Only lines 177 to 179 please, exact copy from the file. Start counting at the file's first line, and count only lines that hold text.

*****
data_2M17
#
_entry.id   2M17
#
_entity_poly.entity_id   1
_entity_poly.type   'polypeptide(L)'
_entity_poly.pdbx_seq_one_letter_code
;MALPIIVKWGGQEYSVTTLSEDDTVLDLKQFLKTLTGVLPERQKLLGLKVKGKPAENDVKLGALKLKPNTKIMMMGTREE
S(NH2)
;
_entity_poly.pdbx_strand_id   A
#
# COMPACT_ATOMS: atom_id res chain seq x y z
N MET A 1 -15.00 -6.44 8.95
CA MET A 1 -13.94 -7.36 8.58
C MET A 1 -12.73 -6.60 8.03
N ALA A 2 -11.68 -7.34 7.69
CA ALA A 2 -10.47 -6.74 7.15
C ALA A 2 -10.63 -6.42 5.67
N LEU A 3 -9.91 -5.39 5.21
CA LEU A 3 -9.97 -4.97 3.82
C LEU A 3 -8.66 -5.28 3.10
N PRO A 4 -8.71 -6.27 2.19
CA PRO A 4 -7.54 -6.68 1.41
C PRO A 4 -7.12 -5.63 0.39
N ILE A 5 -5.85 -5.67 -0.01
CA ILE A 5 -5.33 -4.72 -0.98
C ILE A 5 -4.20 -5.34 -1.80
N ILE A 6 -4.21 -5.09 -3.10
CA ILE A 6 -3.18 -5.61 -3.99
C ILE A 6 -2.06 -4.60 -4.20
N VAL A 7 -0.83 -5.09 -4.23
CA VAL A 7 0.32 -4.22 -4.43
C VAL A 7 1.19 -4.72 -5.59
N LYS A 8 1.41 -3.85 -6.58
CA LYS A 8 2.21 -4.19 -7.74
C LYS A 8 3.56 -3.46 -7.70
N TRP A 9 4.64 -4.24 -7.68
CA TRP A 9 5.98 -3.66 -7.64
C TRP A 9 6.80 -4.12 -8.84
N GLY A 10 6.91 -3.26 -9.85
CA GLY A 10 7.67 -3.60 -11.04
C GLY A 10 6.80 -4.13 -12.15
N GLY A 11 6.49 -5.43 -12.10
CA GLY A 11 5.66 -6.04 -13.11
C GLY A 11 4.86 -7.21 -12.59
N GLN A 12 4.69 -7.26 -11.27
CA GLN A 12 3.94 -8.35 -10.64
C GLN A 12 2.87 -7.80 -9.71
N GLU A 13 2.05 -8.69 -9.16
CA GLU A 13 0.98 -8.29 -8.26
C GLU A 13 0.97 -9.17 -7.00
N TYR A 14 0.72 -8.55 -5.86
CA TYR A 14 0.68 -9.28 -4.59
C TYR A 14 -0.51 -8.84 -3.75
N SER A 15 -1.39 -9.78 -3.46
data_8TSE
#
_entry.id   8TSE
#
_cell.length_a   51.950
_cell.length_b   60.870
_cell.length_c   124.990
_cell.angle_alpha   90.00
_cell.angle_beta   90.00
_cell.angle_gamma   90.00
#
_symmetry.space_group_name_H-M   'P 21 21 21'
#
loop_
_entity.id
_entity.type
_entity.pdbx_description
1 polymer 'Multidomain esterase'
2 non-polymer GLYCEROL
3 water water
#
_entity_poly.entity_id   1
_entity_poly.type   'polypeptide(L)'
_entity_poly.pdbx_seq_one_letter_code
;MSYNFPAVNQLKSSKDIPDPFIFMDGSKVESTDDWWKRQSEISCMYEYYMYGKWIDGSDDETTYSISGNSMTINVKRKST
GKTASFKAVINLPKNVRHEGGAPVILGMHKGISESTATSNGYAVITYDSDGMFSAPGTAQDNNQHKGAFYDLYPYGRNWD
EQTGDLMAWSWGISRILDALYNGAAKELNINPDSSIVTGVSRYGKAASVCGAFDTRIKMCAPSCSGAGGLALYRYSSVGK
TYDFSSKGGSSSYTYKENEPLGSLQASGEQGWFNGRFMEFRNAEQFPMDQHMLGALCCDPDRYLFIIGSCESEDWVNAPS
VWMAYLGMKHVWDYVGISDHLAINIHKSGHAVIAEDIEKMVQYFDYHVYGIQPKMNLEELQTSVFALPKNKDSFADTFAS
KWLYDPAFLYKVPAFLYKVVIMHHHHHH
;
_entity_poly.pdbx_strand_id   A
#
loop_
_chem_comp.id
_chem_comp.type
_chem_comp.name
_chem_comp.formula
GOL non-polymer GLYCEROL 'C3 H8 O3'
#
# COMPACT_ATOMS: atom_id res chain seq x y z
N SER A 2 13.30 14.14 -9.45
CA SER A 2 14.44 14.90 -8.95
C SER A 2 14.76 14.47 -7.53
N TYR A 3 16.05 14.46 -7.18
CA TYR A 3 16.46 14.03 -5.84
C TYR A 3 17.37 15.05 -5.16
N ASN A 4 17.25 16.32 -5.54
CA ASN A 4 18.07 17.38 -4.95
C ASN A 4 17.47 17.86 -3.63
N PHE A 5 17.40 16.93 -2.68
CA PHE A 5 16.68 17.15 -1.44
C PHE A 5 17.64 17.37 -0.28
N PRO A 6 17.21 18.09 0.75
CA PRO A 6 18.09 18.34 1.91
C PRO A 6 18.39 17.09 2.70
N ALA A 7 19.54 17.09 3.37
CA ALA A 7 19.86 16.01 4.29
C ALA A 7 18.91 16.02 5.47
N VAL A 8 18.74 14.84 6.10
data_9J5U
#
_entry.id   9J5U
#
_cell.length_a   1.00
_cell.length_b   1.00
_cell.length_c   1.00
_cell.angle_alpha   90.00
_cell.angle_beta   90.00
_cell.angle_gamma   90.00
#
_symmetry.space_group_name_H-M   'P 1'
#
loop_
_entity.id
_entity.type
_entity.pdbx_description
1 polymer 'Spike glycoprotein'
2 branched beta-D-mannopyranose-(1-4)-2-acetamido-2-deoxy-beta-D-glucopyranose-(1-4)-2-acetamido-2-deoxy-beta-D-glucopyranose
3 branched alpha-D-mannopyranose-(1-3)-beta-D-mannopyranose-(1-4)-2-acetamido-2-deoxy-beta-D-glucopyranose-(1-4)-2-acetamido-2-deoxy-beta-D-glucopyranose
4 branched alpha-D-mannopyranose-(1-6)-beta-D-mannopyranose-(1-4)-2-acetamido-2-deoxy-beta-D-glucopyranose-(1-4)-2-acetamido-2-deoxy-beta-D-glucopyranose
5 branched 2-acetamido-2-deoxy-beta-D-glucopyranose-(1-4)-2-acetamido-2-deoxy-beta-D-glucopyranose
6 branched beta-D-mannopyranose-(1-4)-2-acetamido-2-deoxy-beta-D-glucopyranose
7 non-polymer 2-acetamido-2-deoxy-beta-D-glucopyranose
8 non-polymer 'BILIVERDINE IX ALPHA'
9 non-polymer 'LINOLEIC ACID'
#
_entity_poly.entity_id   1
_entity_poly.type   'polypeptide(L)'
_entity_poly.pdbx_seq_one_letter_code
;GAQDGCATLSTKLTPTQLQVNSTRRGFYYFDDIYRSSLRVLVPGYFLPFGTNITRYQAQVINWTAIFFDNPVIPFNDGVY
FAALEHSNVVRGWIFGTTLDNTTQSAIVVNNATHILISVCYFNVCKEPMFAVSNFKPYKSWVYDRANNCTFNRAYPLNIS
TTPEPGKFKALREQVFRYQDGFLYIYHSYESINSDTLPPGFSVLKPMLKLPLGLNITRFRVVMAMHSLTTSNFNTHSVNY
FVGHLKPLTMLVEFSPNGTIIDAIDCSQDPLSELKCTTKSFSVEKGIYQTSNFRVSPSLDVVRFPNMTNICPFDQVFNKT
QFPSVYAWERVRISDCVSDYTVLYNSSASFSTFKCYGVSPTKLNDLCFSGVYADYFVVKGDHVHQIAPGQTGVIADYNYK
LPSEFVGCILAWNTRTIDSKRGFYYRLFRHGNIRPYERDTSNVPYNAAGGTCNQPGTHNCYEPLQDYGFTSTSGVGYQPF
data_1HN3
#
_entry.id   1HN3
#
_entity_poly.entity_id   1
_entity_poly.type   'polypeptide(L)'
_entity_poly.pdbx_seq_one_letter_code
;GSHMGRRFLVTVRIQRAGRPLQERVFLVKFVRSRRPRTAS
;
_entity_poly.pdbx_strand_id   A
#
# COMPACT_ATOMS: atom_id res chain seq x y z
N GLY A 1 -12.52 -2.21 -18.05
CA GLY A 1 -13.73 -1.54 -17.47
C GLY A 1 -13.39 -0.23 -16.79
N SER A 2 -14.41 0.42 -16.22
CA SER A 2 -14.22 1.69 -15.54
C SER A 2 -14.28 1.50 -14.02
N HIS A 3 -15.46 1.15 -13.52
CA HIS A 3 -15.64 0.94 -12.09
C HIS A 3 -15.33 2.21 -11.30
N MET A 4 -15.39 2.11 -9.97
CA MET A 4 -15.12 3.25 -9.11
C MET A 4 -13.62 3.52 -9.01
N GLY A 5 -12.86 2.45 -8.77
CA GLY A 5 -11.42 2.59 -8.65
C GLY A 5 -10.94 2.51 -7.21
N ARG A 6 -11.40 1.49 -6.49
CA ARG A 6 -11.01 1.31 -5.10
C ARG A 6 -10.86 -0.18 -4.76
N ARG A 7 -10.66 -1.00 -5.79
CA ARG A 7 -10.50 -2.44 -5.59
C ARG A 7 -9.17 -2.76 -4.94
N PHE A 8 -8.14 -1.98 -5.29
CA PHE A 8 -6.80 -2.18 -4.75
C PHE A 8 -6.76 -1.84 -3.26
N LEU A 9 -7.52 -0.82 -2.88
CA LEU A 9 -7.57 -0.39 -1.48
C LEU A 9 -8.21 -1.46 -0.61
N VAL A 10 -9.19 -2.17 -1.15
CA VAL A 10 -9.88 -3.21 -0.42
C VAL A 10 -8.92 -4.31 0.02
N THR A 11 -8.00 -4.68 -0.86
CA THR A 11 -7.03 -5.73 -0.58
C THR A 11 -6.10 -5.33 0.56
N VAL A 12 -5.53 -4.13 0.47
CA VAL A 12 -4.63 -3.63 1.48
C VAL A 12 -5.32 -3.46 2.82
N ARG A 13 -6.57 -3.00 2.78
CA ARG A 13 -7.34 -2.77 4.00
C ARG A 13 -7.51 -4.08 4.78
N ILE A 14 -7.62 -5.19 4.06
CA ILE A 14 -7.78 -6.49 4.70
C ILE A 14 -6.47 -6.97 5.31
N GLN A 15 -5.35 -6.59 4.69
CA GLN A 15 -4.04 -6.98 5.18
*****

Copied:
N GLY A 5 -12.86 2.45 -8.77
CA GLY A 5 -11.42 2.59 -8.65
C GLY A 5 -10.94 2.51 -7.21